True, the Juki models that I posted about do not have much harp space. My Elna combo coverlock does have a large harp for chain stitching in the center of the fabric. At times I think it is a bit too big however. I seem to have better control with a smaller machine.



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In reply to Cressie


Date: 12/11/07 7:31 PM

If your babylock serger doesn't afford you enough room/harp area for thetype of work you have in mine, I don't know if any of the childrens machines will be what you want. They tend to be tiny.

I have a partial list of Kenmores that have chainstitch abilities in addtion to being regular sewing machines. Ofcourse, they will only chainstitch with the required plate and adapter. these often get lost over the years.

158.1753 (I have this one- all metal too!)
158.1757
158.1703
158.1802
158.1980

-- Edited on 12/11/07 8:39 PM --

Betakin
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Betakin
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In reply to Cressie


Date: 12/11/07 8:24 PM

A Janome Coverpro as already suggested, might be the best bet if you need a larger harp. You would not need to get the more expensive 1000 model that has the 3 thread cover hem and chain but you could get the CP 900 for less money. It has the chain stitch plus the double seam coverhem and it is being sold by on line dealers for very good prices. I certainly would prefer this to an older or smaller machine and Cover Pro owners seem to really really love their machines.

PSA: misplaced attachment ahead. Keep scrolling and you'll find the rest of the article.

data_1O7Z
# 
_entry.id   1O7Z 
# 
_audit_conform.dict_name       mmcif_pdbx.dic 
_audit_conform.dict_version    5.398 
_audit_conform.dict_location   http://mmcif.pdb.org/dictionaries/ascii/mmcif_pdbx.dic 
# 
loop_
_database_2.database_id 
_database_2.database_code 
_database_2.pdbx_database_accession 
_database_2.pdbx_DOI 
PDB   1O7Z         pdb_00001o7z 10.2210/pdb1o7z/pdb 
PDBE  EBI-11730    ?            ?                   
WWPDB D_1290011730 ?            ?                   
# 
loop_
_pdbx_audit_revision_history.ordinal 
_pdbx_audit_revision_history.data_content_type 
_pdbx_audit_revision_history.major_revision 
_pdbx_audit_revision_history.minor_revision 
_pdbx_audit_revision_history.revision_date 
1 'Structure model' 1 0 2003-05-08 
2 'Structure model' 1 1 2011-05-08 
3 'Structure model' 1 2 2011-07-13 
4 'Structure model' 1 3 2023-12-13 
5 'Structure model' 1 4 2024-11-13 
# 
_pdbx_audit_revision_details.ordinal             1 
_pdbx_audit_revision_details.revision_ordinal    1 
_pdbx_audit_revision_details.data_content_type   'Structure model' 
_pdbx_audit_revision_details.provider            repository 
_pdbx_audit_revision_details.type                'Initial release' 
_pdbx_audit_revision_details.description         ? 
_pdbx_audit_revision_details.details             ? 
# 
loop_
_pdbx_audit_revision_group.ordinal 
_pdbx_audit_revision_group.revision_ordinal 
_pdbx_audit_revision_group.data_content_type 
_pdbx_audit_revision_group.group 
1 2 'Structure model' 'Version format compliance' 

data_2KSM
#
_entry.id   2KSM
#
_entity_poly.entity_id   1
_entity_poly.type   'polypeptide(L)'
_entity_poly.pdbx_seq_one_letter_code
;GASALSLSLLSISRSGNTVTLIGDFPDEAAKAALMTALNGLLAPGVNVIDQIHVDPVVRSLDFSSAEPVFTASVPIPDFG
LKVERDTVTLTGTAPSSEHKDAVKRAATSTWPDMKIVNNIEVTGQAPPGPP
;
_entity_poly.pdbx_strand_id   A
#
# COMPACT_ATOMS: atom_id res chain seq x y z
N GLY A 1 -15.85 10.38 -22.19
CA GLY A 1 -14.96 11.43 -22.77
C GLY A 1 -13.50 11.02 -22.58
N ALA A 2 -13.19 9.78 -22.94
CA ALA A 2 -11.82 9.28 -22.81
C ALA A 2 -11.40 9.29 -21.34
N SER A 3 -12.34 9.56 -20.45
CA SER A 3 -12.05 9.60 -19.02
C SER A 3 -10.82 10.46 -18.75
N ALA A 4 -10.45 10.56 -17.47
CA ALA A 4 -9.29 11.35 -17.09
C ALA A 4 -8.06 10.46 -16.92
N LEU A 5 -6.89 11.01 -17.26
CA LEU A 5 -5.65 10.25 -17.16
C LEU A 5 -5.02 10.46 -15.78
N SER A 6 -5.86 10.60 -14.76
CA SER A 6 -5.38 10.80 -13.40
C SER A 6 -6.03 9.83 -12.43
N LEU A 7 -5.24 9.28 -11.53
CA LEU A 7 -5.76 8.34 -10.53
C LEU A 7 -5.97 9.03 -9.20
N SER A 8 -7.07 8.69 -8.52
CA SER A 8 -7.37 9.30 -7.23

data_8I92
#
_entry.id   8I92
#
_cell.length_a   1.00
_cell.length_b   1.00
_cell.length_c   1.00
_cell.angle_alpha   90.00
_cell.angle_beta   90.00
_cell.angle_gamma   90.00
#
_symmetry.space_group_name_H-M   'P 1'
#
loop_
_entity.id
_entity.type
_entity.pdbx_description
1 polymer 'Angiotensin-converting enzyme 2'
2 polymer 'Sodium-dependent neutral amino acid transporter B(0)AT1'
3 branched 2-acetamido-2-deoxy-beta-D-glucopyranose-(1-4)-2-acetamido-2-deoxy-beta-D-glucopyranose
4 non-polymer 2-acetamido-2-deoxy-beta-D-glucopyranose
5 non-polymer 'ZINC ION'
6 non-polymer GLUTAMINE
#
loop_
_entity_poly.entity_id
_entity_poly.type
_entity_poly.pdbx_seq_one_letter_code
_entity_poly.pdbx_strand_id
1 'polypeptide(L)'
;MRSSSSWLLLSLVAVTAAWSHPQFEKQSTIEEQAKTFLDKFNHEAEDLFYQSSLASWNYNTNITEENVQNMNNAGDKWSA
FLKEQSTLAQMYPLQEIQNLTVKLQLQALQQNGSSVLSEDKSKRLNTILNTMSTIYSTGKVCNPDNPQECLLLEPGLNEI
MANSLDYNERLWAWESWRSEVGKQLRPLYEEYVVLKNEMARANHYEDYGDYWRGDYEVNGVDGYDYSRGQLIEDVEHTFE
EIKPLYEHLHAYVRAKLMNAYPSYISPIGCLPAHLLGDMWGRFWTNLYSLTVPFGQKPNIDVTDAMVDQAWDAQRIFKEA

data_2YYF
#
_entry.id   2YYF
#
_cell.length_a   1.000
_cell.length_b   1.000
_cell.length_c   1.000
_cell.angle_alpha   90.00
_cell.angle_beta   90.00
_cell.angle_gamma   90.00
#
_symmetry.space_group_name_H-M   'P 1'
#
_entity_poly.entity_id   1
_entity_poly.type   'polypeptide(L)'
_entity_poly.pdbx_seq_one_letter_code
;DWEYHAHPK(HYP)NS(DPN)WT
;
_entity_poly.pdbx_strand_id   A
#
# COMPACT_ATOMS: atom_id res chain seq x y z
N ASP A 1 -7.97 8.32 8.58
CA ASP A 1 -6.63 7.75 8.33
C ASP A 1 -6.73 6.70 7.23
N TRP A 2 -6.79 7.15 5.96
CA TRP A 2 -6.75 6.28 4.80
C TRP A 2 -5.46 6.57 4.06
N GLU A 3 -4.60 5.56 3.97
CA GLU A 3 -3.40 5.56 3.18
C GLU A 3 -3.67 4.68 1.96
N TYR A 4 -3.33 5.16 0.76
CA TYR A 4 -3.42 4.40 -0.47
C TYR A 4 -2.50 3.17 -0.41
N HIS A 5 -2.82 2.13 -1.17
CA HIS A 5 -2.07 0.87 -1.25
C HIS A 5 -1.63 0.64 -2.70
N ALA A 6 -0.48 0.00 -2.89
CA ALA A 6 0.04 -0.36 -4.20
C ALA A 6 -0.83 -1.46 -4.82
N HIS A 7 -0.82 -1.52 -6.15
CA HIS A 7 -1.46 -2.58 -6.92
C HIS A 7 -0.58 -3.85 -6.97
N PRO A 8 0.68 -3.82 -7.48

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Date: 12/11/07 8:39 PM

Quote:
I don't want to spend too much money, but any older machine or children's chainstitch machine recommendations?


Not sure how much is "too much", but the Janome 900CP that Klynne is suggesting can be bought on eBay for about $330.

It's not an older machine but it does have more harp area than most sergers and sems like it would do the trick.

There are other older machines that chainstitch, like the Singer 431G, but it's NOT going to be easy to find, and probably not cheap. The Singer class 24 machines were chainstitchers too. I think these are often in a treadle base?? dunno- never even saw one in person!

Jennifer Hill
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Jennifer Hill
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Date: 12/12/07 1:17 AM

I have several chainstitchers (not toys) and they are all OLD, with birthdays ranging from the 1860s to 1914. The acknowledged market leader was always Willcox & Gibbs, whose designs dominated the household and industrial market from the time of the US Civil War until the 1960s. These machines came in treadle, handcrank, and electric, with the handcranked ones being the most expensive. You can find heads only for less than $100 but finding a convenient way of powering them can be tricky. W&Gs, or Singer 24s that the other Jenny mentioned are capable of decorative chainstitch embroidery.

Most of the decorated CS work seen on RTW (like Western shirts and jackets), has been done on purpose built industrials, which are a few generations removed from my W&Gs. I'm not exactly sure, but I don't think they are cheap, if you can find one.

Jennifer in Calgary